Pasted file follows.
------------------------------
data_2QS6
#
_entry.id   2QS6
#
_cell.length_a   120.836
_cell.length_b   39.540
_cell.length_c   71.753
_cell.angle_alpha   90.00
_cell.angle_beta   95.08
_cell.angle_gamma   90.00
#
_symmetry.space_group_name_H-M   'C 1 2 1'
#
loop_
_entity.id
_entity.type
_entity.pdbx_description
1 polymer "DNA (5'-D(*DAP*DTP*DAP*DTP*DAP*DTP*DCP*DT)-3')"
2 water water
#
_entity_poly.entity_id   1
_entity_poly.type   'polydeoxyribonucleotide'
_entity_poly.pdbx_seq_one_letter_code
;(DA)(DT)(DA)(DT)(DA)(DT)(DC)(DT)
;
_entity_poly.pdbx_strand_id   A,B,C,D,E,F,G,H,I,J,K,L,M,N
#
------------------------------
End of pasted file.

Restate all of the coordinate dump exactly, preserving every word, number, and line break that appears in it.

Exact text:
data_2QS6
#
_entry.id   2QS6
#
_cell.length_a   120.836
_cell.length_b   39.540
_cell.length_c   71.753
_cell.angle_alpha   90.00
_cell.angle_beta   95.08
_cell.angle_gamma   90.00
#
_symmetry.space_group_name_H-M   'C 1 2 1'
#
loop_
_entity.id
_entity.type
_entity.pdbx_description
1 polymer "DNA (5'-D(*DAP*DTP*DAP*DTP*DAP*DTP*DCP*DT)-3')"
2 water water
#
_entity_poly.entity_id   1
_entity_poly.type   'polydeoxyribonucleotide'
_entity_poly.pdbx_seq_one_letter_code
;(DA)(DT)(DA)(DT)(DA)(DT)(DC)(DT)
;
_entity_poly.pdbx_strand_id   A,B,C,D,E,F,G,H,I,J,K,L,M,N
#